‘The vote was a symbol of our democracy’

Clifton resident and former Constitutional Court judge Albie Sachs.

The vote was the symbol of the struggle for democracy and it is important that elections are upheld as important events.

These were the thoughts of former Constitutional Court judge and anti-apartheid activist Albie Sachs at a talk at the Institute for Justice and Reconciliation in Gardens last week. He said it was vital that 20 years after the Truth and Reconciliation Commission (TRC) that elections matter, they’re credible and meaningful.

The Clifton resident said the great achievement of the TRC was that it got people to tell the truth about the atrocities and viciousness of apartheid.

“It was a vicious system and because the people responsible themselves have come forward there can’t be denial.

“It wasn’t the function of the TRC to transform South Africa, it’s function was to create a moral climate in which the indefensible would be acknowledged.

“It had a huge impact at the time. It was a transitional measure and its strength came from the fact that South Africa was undergoing a political revolution and then it was up to democratic institutions to bring about changes the country needed.

“People often asked me do I want revenge for the bomb and losing my arm. I always said that if we got democracy, roses and lilies would grow from my arm.”

Speaking to the Atlantic Sun after the panel discussion, he highlighted the role of the Constitutional Court in ensuring democracy.

“What has made the current elections particularly intense is the possibility of a change of party leadership in major metros.

“The function of the court is to ensure the principles and the values of the Constitution operate. In that sense it is a bulwark against arbitrary power and it helps to give credibility to the elections. It’s not a case of the courts versus democracy, it’s a case of the courts helping to guarantee democracy.”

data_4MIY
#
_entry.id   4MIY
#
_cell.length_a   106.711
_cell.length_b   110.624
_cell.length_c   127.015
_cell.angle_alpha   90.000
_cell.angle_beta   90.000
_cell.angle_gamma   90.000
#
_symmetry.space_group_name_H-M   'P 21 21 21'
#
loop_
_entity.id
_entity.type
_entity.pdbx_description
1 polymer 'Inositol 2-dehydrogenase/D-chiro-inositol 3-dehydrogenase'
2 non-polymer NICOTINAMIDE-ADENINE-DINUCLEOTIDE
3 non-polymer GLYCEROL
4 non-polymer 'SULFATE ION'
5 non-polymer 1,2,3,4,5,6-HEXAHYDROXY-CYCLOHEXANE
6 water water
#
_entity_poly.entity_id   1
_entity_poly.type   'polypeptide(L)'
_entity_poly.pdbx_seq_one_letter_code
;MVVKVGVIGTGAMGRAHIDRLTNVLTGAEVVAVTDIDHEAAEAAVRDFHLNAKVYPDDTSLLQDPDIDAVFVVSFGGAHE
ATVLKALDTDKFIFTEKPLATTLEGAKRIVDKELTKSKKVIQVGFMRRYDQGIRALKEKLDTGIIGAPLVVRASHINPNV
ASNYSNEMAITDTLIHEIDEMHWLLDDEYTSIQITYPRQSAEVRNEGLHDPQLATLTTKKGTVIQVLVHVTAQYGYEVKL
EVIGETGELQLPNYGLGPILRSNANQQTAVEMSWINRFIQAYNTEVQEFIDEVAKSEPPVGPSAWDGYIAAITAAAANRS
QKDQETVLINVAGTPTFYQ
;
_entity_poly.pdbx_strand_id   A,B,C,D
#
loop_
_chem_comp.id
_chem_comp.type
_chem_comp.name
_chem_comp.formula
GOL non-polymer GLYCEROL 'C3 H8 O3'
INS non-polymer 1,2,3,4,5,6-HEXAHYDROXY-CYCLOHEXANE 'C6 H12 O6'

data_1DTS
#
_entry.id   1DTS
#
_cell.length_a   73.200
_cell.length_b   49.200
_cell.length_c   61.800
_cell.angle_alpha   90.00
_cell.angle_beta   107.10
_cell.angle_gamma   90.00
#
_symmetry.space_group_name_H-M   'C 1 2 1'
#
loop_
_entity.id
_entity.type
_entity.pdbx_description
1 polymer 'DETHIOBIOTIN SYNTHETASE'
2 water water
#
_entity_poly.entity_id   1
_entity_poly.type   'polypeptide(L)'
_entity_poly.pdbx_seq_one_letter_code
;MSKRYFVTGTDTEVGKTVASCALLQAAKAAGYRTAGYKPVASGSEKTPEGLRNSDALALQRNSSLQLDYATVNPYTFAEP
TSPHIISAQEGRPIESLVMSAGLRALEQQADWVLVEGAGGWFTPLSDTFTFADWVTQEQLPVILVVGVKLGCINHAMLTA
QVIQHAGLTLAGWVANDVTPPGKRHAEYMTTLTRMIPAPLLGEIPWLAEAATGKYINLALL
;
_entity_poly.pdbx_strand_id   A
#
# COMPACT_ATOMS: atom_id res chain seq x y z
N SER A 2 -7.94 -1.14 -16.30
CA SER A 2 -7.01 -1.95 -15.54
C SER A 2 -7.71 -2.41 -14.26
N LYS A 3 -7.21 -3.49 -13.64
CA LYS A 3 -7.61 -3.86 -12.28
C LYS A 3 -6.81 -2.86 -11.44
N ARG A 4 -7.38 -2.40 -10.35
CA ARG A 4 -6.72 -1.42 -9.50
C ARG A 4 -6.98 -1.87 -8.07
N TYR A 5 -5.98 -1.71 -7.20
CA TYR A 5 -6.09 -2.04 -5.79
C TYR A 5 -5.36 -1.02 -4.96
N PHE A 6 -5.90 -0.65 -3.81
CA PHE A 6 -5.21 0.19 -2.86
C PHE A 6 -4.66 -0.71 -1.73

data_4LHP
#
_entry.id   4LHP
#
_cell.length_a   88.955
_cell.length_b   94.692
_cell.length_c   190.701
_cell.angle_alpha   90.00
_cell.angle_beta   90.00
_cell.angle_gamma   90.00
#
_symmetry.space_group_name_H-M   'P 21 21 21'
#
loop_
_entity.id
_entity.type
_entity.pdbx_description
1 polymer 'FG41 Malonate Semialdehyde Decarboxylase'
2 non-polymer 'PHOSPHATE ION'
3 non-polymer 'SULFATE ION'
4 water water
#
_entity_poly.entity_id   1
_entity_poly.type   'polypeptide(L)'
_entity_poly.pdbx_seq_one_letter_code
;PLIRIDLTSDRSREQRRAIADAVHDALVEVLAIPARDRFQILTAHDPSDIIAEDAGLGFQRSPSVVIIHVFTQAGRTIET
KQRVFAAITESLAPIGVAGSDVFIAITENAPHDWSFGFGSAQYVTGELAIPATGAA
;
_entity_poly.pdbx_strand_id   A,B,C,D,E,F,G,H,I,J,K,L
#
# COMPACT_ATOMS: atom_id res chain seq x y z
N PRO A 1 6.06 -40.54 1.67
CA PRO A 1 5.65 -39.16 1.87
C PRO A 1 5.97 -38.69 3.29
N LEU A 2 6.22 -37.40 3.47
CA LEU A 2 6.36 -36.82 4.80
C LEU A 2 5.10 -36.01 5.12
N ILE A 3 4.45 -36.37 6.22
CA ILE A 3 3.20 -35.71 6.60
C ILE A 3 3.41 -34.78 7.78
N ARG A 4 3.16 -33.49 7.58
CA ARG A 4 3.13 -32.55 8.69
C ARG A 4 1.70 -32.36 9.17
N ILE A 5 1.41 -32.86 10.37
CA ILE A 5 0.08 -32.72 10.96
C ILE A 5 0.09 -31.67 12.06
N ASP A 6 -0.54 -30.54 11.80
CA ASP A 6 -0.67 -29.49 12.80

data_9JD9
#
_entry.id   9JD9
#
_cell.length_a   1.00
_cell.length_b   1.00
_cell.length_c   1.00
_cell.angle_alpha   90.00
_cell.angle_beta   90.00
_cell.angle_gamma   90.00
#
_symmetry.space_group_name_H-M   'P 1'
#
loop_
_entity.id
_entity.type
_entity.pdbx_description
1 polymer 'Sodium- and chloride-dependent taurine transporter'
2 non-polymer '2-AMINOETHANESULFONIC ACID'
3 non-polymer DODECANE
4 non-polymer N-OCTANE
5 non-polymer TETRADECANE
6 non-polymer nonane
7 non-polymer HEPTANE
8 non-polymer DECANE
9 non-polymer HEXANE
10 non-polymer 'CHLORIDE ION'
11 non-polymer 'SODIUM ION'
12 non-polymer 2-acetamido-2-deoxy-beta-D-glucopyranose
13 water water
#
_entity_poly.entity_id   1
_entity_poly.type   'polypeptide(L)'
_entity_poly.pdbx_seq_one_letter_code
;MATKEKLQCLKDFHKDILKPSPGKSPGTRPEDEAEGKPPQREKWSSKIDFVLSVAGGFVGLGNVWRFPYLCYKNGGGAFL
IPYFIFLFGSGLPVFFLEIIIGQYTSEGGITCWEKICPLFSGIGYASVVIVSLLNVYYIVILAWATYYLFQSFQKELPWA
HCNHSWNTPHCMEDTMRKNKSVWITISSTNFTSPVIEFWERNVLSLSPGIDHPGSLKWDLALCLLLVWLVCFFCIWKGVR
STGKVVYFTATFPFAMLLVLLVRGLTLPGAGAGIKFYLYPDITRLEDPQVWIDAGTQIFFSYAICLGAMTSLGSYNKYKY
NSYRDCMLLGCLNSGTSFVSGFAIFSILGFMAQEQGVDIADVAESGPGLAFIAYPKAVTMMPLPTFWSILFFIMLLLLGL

Touching on recent student protests across the country, Justice Sachs added that he admired young people who were standing up for what they believed in and encouraged them to use their vote to bring about change.

“I think it is marvellous that young people are speaking out, that they are idealistic, passionate and raising very important questions. All I would say to them is use your vote.

“We fought so hard for the vote. It became the symbol of our democracy because only whites had the vote. It is a form of enabling people to hold government accountable.”

He said it was not by accident that the Constitution gives local government a lot of power and autonomy.

“That was deliberately put into our Constitution. In some countries local government is simply an outpost of national government. Not in our Constitution and so the elections become very meaningful. They give access to resources, public policies and a sense of meaningful participation by the people.”